ATEED is another awful acronym Auckland is going to get to know. It stands for Auckland Tourism Events and Economic Development and it is the title of one of the agencies set up to serve the Super City. Unfortunately the words "event" and "economic" do not go together as easily as the title implies, but ATEED has made a sturdy attempt to argue otherwise in a newly issued, draft major events strategy.

Obviously an event is economic if it can charge for entry and attract a large enough attendance to cover its costs and provide a fair return for its organisers and sponsors. That means not just that it is economic for its investors, but for the economy. Activities that can cover their costs and generate a measurable financial return are the basis of every sustainable economy. Activities that cannot cover their costs for any reason are a cost to an economy, no matter how much other activity they generate.

If "spin-off" activity were a sound basis for an economy, imagine how much fun it would be? Public bodies would be advised to put every spare cent into major events - in fact they should borrow billions for them - and the country would get ever richer on a continuous itinerary of international tournaments, games, festivals and expos.

In fact just about everything anybody does generates spin-off activity. The Government could generate plenty by paying the unemployed to dig holes in the ground for no other purpose, but the economy would be poorer for it.

Yet we are constantly offered highly subjective financial assessments of the wider benefits of an event the public is asked to fund. In Government circles they are calling it now "stadium economics". Not that the Government is innocent of it; witness the Rugby World Cup.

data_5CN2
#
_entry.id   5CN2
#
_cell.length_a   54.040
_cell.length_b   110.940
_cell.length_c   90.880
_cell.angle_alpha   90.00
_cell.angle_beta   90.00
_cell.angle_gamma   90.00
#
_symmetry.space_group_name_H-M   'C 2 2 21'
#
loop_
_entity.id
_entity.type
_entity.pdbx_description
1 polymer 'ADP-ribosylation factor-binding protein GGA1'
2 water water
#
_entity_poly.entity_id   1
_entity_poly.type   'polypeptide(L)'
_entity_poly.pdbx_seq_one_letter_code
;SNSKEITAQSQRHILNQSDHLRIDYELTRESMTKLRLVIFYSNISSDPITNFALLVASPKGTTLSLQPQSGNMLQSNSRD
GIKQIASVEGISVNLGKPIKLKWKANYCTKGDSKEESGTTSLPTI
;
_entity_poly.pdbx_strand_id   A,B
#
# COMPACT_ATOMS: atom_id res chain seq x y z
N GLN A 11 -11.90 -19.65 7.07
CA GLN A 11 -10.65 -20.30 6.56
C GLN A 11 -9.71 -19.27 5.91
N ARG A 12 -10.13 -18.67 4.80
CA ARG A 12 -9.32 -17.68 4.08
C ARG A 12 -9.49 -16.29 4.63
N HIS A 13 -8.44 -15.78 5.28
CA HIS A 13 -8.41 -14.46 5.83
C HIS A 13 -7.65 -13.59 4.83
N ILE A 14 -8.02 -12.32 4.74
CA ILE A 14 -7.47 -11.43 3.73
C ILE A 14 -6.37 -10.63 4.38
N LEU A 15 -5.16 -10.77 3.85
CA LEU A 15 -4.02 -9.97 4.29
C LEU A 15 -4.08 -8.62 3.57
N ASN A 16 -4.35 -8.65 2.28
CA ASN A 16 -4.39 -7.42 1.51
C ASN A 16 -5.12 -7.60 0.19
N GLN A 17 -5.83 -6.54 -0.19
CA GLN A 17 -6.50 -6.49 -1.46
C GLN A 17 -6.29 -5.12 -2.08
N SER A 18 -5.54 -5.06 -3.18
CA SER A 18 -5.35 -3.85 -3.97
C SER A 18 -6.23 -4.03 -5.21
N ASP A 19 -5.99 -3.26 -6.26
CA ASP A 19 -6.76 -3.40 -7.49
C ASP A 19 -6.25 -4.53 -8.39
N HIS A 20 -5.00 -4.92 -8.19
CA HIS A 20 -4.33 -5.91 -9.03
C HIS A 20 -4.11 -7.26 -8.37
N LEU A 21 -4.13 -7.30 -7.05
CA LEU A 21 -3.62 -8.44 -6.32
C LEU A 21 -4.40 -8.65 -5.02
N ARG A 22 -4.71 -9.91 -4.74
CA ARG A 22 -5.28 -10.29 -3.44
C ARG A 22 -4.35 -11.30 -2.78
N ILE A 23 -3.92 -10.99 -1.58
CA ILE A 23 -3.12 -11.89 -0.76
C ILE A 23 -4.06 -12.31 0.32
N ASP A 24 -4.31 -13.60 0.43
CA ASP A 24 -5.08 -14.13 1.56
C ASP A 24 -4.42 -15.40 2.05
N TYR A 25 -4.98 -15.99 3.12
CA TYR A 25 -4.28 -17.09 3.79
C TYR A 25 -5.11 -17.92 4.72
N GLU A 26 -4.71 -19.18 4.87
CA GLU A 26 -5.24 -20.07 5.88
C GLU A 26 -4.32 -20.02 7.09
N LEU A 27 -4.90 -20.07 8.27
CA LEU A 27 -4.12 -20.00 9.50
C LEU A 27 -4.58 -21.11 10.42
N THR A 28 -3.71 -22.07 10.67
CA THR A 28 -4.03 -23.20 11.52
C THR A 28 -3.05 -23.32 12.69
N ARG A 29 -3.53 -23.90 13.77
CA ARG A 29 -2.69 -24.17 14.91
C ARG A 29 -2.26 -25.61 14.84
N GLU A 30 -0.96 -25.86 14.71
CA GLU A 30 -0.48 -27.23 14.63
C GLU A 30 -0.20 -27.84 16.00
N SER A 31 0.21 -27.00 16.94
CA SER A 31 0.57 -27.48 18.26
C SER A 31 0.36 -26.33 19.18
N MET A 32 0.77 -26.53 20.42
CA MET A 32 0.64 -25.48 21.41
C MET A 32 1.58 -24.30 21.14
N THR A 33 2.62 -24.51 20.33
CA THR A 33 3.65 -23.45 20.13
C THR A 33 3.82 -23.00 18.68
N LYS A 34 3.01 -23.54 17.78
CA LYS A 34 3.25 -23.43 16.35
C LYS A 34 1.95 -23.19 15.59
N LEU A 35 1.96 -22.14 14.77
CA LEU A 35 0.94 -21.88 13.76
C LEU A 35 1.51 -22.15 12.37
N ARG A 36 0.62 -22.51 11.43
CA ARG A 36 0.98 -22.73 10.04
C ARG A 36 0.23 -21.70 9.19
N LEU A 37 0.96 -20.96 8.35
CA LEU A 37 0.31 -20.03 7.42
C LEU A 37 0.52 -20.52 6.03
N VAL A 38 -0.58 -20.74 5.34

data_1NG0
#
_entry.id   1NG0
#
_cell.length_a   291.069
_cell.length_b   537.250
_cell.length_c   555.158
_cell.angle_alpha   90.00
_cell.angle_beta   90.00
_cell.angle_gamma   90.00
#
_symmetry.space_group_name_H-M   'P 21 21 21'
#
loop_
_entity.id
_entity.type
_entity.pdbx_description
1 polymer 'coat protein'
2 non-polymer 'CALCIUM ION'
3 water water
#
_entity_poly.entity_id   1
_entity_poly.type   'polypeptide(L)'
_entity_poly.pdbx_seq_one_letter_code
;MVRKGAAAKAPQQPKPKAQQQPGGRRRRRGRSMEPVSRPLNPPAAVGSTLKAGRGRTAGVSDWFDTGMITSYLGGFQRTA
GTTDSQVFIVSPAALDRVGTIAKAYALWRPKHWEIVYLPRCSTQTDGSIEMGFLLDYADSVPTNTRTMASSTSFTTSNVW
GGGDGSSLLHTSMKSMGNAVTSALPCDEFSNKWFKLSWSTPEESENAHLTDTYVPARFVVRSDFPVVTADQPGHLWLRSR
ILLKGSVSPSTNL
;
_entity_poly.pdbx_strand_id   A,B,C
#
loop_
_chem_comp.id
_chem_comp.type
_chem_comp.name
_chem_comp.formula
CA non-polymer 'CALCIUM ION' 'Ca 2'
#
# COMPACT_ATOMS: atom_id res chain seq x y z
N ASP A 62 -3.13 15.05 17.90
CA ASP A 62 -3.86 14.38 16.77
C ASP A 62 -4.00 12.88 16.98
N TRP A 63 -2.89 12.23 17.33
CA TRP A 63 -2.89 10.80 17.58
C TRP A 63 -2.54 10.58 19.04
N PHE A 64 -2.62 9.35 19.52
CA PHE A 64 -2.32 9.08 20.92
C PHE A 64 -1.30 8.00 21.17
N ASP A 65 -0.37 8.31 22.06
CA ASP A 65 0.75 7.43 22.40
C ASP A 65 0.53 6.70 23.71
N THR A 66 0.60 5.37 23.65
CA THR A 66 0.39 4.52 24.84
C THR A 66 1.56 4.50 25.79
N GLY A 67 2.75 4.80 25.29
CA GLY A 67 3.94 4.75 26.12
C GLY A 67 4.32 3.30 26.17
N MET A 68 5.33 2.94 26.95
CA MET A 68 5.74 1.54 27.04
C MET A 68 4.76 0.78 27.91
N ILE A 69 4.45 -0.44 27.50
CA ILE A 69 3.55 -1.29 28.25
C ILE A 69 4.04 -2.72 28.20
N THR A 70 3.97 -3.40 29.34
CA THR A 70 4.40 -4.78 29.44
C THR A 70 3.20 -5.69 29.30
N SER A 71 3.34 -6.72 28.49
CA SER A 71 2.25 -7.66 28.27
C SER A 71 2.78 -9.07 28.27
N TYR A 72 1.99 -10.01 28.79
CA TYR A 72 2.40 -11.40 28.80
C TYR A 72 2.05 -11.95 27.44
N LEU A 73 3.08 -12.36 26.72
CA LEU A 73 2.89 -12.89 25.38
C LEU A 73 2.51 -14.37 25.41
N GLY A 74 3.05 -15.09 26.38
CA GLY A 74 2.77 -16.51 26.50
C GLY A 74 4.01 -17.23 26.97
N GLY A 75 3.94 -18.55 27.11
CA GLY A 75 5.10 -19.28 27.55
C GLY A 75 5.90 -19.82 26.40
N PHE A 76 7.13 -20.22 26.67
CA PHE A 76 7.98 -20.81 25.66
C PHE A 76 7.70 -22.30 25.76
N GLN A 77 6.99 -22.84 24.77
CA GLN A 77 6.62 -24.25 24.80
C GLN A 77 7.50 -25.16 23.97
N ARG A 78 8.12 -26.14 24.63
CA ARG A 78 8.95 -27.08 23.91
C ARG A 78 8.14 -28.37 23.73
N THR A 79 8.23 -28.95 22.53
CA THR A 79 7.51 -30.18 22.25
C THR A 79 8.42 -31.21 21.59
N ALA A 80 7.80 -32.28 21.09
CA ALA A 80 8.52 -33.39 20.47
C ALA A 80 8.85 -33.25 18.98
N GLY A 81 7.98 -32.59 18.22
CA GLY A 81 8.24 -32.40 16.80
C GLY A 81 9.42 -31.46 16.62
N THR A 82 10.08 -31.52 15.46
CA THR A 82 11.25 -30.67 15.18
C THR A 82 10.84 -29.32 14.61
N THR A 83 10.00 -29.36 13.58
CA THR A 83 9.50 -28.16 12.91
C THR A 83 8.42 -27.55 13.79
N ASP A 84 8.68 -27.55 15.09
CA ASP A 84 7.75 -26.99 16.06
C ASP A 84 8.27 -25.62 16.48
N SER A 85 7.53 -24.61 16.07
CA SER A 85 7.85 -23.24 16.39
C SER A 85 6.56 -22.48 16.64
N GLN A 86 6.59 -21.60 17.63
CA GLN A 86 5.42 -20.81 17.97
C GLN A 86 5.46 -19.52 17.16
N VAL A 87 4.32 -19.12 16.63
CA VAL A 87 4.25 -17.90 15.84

None of this is said to suggest Auckland and the country should not fund major events. Economics is not the only measure of value in life. The task for ATEED and agencies like it is to develop other ways to decide what is worth doing. Its draft strategy makes an attempt, setting out a classification system based on whether the event is "productive" or "consumptive", is of international or local attraction, and its likely attendance.

Auckland needs, it says, "anchor events" which can distinguish the city, can be held regularly and have mass appeal. It defines those as capable of attracting at least 200,000 people, if it is a social "consumptive" event, or an immediate return of at least $5 million on regional investment if it is supposed to be "productive".

The city already has four annual events the agency classifies as economic: Fashion Week, the Auckland Marathon, the International Boat Show and the professional tennis tournaments. But these do not generate sufficient returns to meet the agency's measure of success. It names two consumptive events large enough to be anchor events: the Pasifika and Lantern festivals.

The agency makes a case that Auckland councils have spent too little on events. At $6 million a year, Auckland's outlay is much less per person than Sydney's, Melbourne's, Adelaide's or even Wellington's. ATEED is asking for a budget of $10 million this year and $18 million next year. It has not nominated what events it would boost with this money or what new ones it might launch.

It thinks the city lacks two types of event a "global city" should have in its programme: a gay and lesbian festival and a music festival. The mayor may have to release the agency from his "global" vision if Auckland is to concentrate on events that will make it distinctive.

But the attempt to devise consistent criteria for assaying the value of events is promising. It may spare us the spurious claims of those who usually put a figure on public fun.